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Dr Carolyn Whitzman on plans to increase housing density in Melbourne's CBD

Increasing Melbourne's housing density along its major tram lines would help achieve the planning goals of Melbourne 2030 according to Dr Carolyn Whitzman at the University of Melbourne.

The plan would add a lot of certainty, because right now decisions are being made council by council about what max heights are going to be, while this plan is talking about a maximum height of 8 stories. Studies in Europe and North America show that if you increase density, you also increase services. So building along tram lines can lead to more trams more often, better shopping, more taxes to get better parks and recreation centres and so on.
(originally published by Unimelbvisions)

More than that it would help achieve goals of Melbourne 2030 and provide a more environmentally sustainable city and a more socially sustainable city, as people living there would be closer to public transport, jobs, recreation areas and shops. It would also help economically as state governments wouldnt have to provide transport and infrastructure to outer lying areas.

Right now, were eating up farmland at an unsustainable rate, economically bound to put in roads and train lines to service this increasing urban sprawl. Socially were building the slums of tomorrow in places like Casey and Point Cook, where were building areas that are all residential, with no jobs nearby, that are almost entirely dependent on cars. Its a bad deal for individuals but this provides an alternative solution. I havent been as excited about a planning idea as this one in the 6 years Ive been here.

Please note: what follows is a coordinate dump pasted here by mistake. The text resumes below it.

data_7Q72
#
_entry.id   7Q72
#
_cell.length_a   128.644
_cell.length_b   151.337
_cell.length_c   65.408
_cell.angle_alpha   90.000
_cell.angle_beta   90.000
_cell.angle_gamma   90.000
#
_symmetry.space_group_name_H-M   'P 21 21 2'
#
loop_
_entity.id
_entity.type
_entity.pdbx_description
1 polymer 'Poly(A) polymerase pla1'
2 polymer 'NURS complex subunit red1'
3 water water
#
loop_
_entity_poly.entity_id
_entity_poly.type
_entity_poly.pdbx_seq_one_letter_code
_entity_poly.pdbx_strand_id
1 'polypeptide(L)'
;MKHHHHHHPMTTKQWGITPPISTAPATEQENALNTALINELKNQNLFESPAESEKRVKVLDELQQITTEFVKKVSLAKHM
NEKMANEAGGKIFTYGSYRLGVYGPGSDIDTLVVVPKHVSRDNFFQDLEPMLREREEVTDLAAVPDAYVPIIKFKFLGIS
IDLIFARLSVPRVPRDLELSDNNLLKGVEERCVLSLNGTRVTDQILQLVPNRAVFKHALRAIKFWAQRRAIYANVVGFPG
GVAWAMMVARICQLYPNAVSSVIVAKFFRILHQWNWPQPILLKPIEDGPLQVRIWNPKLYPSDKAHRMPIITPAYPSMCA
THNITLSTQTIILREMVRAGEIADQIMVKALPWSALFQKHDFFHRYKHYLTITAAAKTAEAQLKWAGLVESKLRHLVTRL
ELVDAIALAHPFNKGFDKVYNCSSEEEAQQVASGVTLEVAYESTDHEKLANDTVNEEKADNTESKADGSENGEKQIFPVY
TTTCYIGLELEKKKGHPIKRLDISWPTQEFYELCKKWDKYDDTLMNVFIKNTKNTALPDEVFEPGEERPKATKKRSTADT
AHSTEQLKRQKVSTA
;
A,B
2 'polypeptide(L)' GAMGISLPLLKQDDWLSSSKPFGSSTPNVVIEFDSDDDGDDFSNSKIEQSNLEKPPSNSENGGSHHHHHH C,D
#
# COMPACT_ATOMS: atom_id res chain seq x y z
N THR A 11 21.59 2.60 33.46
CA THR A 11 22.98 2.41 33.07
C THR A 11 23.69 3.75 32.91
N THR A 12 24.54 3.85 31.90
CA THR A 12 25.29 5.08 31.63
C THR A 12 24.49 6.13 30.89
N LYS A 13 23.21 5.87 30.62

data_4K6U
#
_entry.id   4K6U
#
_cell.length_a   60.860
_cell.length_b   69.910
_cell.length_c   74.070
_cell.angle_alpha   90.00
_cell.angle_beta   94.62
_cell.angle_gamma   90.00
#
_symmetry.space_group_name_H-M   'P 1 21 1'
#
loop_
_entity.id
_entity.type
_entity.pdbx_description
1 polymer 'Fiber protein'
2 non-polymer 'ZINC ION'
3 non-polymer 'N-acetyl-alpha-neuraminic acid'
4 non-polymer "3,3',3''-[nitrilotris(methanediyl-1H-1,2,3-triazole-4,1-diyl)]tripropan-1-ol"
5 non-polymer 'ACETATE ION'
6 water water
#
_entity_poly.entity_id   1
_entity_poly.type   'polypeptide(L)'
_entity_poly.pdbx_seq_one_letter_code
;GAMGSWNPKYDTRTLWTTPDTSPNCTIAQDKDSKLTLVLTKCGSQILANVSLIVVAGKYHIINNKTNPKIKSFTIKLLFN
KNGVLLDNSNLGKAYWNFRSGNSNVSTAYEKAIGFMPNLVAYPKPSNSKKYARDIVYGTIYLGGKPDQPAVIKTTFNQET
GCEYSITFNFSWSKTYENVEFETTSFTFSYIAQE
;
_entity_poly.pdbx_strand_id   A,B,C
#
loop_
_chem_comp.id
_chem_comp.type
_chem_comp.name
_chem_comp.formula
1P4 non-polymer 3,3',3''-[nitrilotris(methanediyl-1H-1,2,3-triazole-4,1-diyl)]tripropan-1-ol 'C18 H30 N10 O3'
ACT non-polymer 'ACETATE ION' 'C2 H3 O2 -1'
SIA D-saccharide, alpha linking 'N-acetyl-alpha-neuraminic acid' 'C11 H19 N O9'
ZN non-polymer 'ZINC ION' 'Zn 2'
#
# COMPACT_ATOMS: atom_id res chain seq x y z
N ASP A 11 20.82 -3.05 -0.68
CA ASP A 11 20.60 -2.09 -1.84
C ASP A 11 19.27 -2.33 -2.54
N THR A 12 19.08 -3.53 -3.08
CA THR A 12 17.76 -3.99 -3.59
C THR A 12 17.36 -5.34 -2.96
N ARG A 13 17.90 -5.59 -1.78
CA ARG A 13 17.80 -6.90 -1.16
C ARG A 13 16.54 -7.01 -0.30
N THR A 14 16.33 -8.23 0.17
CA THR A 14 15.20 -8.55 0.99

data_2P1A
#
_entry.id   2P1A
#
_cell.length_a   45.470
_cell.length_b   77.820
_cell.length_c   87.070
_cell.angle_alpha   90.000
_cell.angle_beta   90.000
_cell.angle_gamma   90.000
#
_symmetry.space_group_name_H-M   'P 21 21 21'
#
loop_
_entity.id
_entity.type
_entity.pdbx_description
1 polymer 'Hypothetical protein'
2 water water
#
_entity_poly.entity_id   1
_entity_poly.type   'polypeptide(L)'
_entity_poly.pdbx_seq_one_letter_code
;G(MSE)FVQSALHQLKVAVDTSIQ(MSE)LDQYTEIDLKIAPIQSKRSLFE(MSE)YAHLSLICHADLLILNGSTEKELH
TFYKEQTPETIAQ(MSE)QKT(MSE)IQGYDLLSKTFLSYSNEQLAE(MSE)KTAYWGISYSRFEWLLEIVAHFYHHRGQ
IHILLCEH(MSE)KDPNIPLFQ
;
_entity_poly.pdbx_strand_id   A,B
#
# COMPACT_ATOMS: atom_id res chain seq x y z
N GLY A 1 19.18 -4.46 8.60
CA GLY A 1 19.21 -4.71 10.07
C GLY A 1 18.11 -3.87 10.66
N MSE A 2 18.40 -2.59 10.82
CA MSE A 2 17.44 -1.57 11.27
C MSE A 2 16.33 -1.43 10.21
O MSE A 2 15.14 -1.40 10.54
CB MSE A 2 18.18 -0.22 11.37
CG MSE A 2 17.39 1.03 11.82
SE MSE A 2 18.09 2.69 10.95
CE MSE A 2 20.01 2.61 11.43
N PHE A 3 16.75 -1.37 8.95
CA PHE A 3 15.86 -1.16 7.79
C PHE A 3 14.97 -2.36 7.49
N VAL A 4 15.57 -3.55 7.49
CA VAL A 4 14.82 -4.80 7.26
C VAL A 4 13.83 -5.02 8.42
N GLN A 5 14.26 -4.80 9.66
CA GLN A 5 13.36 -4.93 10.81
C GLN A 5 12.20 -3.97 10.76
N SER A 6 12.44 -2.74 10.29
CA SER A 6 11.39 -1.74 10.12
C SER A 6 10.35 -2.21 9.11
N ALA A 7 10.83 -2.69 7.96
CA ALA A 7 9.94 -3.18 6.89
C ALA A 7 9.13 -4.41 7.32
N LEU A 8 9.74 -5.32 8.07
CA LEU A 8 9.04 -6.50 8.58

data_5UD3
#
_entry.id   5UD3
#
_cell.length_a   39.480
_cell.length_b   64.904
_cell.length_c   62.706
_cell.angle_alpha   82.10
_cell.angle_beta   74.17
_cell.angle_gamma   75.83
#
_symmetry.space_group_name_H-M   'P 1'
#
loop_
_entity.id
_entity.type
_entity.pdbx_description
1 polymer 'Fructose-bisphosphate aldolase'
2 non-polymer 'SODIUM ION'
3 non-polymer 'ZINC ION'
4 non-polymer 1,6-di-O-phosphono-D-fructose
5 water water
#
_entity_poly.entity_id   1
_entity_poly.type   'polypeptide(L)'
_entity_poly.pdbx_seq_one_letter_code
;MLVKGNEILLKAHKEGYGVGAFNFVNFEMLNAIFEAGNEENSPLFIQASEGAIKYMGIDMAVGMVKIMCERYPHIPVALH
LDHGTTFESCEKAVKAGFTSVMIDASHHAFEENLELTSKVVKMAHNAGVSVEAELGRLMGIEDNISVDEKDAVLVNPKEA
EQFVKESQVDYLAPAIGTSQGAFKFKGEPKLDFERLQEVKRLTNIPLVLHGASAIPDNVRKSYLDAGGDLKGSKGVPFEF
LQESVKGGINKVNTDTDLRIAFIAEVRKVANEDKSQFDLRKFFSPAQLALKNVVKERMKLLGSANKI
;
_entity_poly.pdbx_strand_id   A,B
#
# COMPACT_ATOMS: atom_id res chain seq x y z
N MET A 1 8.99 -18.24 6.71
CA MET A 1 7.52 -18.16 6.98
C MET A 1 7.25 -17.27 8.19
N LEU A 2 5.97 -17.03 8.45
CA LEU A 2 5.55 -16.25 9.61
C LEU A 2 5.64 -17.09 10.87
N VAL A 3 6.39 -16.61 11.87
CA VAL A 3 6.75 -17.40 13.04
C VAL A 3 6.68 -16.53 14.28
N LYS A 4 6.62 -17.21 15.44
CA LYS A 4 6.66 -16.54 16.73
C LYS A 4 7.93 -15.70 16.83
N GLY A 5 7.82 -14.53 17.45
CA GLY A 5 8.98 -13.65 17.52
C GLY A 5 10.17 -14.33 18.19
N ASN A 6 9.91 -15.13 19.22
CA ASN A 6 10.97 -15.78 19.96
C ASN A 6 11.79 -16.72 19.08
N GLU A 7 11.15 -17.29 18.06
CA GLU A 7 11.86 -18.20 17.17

Dr Carolyn Whitzman is a Senior Lecturer in Urban Planning at the University of Melbourne, and is a world leader in violence prevention planning.

PAL footage and an MP3 audio clip of the above can be downloaded from our FTP server:

Video preview: wsroom/whitzmanc_mr_20090430.m4v
Broadcast footage: wsroom/
Audio stream: wsroom/whitzmanc_mr_20090430.mp3

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this video can be found here. Permission to republish this article has been granted by the University of Melbourne, unimelbvisions.


louissauer said...

I agree with Dr. Whitzman as far as she goes. What's missing is an overall plan for how the Melbourne metropolitan area will meet its projected population increase while decreasing its energy consumtion.

Yes, increasing residential density in existing neighborhoods may be part of a plan. Missing ingrediants are the other land use sectors that should embrace employmet, social services, recreation, education and transportation.

Its difficult for me to understand how an overall plan could be effective just for Melbourne. I believe any plan, to meet the challanges of today and tomorrow, will have to embrace the entire State.

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